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Materia Medica: Burdock


  • Botanical Name: Arctium lappa
  • Other Names: Arctium (from Greek arktos, bear), Bardana (Portuguese and Spanish), Beggar’s buttons,  Clot-bur (bur comes from Latin, burra, a sheep’s wool, which refers to how sheep’s wool became entangled as sheep passed by the plant), Cockleburr, Cockle buttons, Fox’s clote, Gobo (Japanese), Happy major, Hardock, Hareburr, Lappa (from Greek lappa, to seize, Celtic llap, hand), Love leaves, Orelha-de-gigante (refers to how to leaves look like giant ears), Niu Bang Zi (Chinese), Personata, Philanthropium, Poor man’s potatoes, Thorny burr

Burdock, Lesser. (Arctium minus) Grace Road Sapcote SP 4915 9359 (taken 5.7.2006)

  • Appearance: Burdock is a large plant with gigantic leaves that can grow up to a yard long. The leaves are soft underneath and are oval- or heart-shaped. The plant flowers through the summer and the prickly seed pods mature in the fall.
  • Cultivation: Burdock is considered by many to be a weed and is harder to stop growing than grow. You name it, burdock can grow in it: poor soil, rich soil, hot weather, cold weather, drought, flood. To keep burdock from spreading, cut off the seed pods before they ripen in the fall. Burdock roots and leaves should be dug in July.
  • Parts used: Leaves, root

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  • Innovation: Burdock’s prickly burrs were the inspiration for velcro. After the inventor came home from a hunting trip in the Alps, he wondered how all the burrs managed to stick to his pants and went to his microscope to investigate.
  • Traditional uses: Both traditional Chinese medicine and European medicine have used it as a blood purifier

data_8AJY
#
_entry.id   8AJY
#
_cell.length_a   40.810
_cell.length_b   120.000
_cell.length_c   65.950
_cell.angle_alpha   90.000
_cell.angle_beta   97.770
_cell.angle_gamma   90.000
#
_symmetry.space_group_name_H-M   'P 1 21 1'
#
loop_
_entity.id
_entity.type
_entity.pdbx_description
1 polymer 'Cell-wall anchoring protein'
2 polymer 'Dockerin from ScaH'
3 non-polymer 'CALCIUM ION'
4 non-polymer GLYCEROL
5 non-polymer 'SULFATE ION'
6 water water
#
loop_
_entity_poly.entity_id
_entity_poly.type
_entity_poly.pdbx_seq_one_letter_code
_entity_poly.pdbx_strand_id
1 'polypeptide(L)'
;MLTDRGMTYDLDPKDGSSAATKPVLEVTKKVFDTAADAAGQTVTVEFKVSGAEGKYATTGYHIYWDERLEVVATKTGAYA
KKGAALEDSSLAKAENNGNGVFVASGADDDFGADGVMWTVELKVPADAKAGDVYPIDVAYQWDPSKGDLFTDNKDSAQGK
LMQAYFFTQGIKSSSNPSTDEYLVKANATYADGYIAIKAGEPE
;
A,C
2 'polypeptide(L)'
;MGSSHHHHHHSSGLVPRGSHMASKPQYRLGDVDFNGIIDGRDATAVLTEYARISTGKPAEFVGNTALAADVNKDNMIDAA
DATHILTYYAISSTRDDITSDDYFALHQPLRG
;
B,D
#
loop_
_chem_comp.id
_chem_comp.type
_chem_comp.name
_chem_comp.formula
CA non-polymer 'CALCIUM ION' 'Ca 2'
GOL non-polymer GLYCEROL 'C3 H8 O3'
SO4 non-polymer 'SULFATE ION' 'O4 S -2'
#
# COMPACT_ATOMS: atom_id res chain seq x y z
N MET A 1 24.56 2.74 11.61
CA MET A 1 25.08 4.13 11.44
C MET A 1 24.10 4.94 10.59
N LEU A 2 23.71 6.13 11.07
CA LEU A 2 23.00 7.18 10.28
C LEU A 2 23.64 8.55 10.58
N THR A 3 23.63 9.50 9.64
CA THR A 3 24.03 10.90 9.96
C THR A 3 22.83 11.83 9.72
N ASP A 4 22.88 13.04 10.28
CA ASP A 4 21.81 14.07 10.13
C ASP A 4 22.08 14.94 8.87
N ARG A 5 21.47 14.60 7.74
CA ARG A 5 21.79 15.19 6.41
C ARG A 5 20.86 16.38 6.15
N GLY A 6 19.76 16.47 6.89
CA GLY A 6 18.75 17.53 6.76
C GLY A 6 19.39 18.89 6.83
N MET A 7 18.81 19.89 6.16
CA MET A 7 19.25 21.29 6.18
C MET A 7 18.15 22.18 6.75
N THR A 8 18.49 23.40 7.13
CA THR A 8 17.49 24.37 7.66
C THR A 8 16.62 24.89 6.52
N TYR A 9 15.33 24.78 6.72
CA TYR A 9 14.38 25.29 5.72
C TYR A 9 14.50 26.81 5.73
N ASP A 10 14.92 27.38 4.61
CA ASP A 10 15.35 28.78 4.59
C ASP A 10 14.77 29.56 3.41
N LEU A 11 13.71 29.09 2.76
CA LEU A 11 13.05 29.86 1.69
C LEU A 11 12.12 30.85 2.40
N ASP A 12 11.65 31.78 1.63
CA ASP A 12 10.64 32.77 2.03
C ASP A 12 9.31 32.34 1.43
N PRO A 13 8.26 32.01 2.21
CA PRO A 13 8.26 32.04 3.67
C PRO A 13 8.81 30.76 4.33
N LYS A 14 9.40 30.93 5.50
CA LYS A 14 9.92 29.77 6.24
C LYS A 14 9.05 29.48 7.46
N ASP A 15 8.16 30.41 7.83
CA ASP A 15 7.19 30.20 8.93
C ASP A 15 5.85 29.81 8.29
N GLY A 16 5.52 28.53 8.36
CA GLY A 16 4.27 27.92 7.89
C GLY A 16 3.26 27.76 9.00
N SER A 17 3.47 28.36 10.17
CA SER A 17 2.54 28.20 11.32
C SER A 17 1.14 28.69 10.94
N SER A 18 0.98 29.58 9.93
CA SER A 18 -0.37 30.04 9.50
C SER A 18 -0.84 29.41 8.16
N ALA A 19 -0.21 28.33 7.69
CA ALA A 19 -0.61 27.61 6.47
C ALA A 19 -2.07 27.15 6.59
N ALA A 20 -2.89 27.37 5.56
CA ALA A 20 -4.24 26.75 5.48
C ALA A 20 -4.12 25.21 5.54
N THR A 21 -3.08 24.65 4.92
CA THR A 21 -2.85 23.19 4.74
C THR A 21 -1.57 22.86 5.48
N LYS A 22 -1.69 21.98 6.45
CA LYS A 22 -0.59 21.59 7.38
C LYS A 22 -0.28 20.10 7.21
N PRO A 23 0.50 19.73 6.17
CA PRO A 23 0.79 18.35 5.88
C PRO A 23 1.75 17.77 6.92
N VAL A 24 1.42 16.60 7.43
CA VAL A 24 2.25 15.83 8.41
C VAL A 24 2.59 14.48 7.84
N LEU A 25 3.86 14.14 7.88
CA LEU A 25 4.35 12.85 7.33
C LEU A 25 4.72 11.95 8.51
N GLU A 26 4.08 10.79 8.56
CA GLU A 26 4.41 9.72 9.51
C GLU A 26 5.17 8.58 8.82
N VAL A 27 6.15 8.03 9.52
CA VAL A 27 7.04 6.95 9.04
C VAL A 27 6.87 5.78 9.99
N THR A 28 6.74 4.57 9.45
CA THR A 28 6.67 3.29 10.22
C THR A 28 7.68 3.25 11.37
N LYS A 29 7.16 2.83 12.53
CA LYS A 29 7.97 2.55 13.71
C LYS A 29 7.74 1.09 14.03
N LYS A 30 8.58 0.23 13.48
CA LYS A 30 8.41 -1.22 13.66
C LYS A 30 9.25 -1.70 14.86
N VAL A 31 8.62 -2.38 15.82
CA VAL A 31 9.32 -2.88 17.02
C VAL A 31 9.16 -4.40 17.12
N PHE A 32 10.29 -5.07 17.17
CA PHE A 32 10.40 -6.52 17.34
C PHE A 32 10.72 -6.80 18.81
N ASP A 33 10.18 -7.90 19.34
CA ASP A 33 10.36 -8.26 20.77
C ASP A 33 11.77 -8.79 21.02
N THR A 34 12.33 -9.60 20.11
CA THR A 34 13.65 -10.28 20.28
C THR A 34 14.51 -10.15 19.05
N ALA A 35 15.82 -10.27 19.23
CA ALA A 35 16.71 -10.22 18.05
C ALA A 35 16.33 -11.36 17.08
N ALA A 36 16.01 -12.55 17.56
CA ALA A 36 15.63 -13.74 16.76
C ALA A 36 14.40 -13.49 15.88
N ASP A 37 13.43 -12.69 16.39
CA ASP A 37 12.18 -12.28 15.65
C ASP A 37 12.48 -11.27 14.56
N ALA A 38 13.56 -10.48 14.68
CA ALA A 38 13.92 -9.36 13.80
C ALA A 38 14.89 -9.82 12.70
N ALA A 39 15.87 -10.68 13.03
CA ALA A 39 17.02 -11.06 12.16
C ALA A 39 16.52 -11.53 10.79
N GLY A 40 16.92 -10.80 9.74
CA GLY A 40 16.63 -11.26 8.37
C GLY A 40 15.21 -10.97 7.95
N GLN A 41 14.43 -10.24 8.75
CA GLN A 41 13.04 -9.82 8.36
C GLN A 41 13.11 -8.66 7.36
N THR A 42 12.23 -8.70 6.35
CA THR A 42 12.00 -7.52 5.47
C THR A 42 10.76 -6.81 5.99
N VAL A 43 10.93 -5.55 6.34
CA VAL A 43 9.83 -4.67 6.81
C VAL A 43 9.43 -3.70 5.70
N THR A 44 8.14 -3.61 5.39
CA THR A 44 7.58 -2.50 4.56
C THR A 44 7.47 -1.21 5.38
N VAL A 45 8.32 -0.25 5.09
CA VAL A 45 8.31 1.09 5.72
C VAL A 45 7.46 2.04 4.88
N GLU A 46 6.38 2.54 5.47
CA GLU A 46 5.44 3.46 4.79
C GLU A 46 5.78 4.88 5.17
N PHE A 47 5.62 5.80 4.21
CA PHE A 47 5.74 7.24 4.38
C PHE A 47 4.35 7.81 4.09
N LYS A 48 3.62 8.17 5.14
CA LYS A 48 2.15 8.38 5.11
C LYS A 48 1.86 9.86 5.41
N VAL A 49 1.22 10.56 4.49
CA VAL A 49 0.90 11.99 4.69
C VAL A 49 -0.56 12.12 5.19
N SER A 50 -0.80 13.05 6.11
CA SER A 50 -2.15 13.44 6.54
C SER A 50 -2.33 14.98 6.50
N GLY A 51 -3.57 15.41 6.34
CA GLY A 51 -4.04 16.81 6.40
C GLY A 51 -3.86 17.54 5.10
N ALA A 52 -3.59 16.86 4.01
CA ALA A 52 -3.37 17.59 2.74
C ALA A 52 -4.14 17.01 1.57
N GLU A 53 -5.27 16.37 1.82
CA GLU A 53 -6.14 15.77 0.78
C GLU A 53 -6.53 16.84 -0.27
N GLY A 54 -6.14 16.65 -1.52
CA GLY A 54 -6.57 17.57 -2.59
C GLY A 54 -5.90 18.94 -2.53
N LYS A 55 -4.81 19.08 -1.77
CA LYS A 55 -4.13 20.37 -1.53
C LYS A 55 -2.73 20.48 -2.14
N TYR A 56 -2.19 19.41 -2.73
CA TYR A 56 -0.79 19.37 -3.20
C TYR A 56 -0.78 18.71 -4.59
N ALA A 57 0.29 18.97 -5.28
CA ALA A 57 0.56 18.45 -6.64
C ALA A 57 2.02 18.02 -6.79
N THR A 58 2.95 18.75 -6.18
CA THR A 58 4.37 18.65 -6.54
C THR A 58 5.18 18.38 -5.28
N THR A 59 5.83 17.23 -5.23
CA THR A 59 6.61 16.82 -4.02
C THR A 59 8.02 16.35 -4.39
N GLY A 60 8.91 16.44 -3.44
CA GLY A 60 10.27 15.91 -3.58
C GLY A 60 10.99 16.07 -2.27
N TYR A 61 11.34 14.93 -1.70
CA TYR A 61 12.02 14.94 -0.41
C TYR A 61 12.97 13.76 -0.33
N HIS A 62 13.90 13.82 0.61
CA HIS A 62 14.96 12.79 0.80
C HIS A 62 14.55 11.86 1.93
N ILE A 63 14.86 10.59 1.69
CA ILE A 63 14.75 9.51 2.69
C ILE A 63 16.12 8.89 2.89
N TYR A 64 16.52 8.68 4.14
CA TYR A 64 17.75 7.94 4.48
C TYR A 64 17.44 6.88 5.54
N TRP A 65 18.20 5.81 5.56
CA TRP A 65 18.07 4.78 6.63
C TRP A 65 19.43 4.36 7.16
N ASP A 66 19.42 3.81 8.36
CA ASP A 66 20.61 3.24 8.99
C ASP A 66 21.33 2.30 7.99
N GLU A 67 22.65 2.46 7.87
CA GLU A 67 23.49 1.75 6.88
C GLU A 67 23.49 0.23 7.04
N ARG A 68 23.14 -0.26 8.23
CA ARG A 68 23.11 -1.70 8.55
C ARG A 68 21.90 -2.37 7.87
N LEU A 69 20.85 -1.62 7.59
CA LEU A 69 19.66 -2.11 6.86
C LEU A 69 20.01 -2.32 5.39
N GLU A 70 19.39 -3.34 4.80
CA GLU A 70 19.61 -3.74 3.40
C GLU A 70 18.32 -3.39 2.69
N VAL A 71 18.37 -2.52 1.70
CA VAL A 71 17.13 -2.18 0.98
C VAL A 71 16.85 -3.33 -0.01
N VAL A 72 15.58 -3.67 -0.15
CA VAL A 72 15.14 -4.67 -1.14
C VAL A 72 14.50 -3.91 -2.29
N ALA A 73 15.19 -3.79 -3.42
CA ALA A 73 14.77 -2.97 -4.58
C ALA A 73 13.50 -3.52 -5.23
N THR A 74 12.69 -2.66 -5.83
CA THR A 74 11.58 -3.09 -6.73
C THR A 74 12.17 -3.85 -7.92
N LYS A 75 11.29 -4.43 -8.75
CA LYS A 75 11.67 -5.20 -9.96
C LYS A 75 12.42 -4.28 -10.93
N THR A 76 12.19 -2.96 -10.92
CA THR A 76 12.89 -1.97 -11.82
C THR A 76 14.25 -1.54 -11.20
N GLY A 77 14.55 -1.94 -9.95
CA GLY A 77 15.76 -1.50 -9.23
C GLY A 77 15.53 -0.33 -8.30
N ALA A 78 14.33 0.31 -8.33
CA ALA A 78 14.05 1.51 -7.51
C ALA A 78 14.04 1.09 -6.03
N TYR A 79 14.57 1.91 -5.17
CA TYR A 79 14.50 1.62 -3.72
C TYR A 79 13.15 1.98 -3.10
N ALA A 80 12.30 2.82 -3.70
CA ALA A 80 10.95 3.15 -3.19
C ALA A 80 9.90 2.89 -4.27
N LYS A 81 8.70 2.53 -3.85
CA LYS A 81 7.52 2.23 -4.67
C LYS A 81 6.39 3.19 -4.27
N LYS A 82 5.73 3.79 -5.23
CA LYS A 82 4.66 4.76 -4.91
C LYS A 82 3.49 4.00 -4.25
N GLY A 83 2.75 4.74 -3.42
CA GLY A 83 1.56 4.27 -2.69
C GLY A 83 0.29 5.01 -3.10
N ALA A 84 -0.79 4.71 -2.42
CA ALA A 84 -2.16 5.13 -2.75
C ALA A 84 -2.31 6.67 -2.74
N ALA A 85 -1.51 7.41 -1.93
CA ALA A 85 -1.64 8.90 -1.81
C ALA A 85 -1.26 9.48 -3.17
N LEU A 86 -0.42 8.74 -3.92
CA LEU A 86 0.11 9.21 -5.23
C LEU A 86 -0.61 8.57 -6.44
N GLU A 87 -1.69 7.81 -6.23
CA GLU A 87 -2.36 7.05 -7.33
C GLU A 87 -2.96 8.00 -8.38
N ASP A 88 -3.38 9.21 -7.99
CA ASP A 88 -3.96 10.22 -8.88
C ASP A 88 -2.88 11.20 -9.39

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Medicinal and Practical Uses

*I write about uses for plants as a novice herbalist, not a doctor or scientist; this isn’t medical advice. If you want to use plant-based remedies, find a doctor you trust and respect who also trusts and respects you so that you can work together to make sure you’re the healthiest version of you.

  • Safety: Contact with the green, above-ground potion may cause contact dermatitis
  • Characteristics: Cool, permanent
  • Primary actions (Secondary actions): Alterative, diaphoretic, diuretic, tonic, (anti-inflammatory, nutritive)
  • Constituents: Inulin
  • Wound healing: Applying a poultice of burdock leaves to bruises and wounds may help speed healing.
  • Indigestion relief: Burdock root can be used to help with “hot” conditions like indigestion.
  • Diuretic: Burdock is a diuretic; it rids the body of excess water by increasing urine.
Immune system
  • Lymph nodes: Drinking burdock root tea can calm swollen lymph nodes.
Skin and Hair
  • Rash relief: Burdock can be used internally and externally to treat eczema, psoriasis, rashes, and other skin conditions. It’s anti-inflammatory properties ease itching while it’s other properties speed healing. Burdock root can be taken as a tea or applied topically as a salve.
  • Acne: Burdock leaves can help with acne when applied as a poultice or drank as a tea.

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  • Vegetable: The taproot is used as a root vegetable in many Asian cuisines
  • Tea: Dandelion and Burdock is a British soft drink that has been around since the Middle Ages
  • Beer: Burdock was used by European brewers before hops became popular